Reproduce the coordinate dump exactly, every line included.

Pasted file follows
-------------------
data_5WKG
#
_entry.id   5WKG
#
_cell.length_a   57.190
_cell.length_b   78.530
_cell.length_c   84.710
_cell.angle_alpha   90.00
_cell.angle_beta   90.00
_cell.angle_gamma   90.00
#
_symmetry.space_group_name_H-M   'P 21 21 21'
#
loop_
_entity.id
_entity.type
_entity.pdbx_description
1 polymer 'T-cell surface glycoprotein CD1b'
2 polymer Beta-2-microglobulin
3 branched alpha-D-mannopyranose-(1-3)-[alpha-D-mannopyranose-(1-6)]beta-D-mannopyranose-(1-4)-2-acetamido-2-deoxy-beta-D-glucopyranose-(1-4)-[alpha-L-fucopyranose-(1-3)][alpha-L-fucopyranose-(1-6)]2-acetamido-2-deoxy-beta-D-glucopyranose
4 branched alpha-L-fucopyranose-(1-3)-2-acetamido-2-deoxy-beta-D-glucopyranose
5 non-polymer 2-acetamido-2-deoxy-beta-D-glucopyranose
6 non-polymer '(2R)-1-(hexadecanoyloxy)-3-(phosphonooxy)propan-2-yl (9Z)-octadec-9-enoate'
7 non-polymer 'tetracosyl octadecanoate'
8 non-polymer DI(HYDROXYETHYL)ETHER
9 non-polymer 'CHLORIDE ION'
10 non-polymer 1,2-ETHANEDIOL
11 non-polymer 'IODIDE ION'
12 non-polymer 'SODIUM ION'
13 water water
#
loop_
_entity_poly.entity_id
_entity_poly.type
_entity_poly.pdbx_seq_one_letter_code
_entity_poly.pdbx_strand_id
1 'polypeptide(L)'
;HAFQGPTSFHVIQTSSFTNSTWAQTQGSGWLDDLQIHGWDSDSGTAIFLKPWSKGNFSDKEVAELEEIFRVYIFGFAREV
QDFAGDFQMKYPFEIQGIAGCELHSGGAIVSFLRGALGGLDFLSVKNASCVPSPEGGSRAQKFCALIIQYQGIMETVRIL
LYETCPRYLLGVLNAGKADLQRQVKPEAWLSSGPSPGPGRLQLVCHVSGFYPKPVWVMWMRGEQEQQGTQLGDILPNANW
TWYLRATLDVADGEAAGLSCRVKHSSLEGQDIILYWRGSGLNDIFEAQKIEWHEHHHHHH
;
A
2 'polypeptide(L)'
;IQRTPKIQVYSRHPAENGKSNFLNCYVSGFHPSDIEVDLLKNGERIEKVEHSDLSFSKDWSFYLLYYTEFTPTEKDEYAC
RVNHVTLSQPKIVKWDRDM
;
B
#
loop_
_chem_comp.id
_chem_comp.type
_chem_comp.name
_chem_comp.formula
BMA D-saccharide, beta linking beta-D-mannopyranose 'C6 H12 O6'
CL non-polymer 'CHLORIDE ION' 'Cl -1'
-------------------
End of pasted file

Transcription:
data_5WKG
#
_entry.id   5WKG
#
_cell.length_a   57.190
_cell.length_b   78.530
_cell.length_c   84.710
_cell.angle_alpha   90.00
_cell.angle_beta   90.00
_cell.angle_gamma   90.00
#
_symmetry.space_group_name_H-M   'P 21 21 21'
#
loop_
_entity.id
_entity.type
_entity.pdbx_description
1 polymer 'T-cell surface glycoprotein CD1b'
2 polymer Beta-2-microglobulin
3 branched alpha-D-mannopyranose-(1-3)-[alpha-D-mannopyranose-(1-6)]beta-D-mannopyranose-(1-4)-2-acetamido-2-deoxy-beta-D-glucopyranose-(1-4)-[alpha-L-fucopyranose-(1-3)][alpha-L-fucopyranose-(1-6)]2-acetamido-2-deoxy-beta-D-glucopyranose
4 branched alpha-L-fucopyranose-(1-3)-2-acetamido-2-deoxy-beta-D-glucopyranose
5 non-polymer 2-acetamido-2-deoxy-beta-D-glucopyranose
6 non-polymer '(2R)-1-(hexadecanoyloxy)-3-(phosphonooxy)propan-2-yl (9Z)-octadec-9-enoate'
7 non-polymer 'tetracosyl octadecanoate'
8 non-polymer DI(HYDROXYETHYL)ETHER
9 non-polymer 'CHLORIDE ION'
10 non-polymer 1,2-ETHANEDIOL
11 non-polymer 'IODIDE ION'
12 non-polymer 'SODIUM ION'
13 water water
#
loop_
_entity_poly.entity_id
_entity_poly.type
_entity_poly.pdbx_seq_one_letter_code
_entity_poly.pdbx_strand_id
1 'polypeptide(L)'
;HAFQGPTSFHVIQTSSFTNSTWAQTQGSGWLDDLQIHGWDSDSGTAIFLKPWSKGNFSDKEVAELEEIFRVYIFGFAREV
QDFAGDFQMKYPFEIQGIAGCELHSGGAIVSFLRGALGGLDFLSVKNASCVPSPEGGSRAQKFCALIIQYQGIMETVRIL
LYETCPRYLLGVLNAGKADLQRQVKPEAWLSSGPSPGPGRLQLVCHVSGFYPKPVWVMWMRGEQEQQGTQLGDILPNANW
TWYLRATLDVADGEAAGLSCRVKHSSLEGQDIILYWRGSGLNDIFEAQKIEWHEHHHHHH
;
A
2 'polypeptide(L)'
;IQRTPKIQVYSRHPAENGKSNFLNCYVSGFHPSDIEVDLLKNGERIEKVEHSDLSFSKDWSFYLLYYTEFTPTEKDEYAC
RVNHVTLSQPKIVKWDRDM
;
B
#
loop_
_chem_comp.id
_chem_comp.type
_chem_comp.name
_chem_comp.formula
BMA D-saccharide, beta linking beta-D-mannopyranose 'C6 H12 O6'
CL non-polymer 'CHLORIDE ION' 'Cl -1'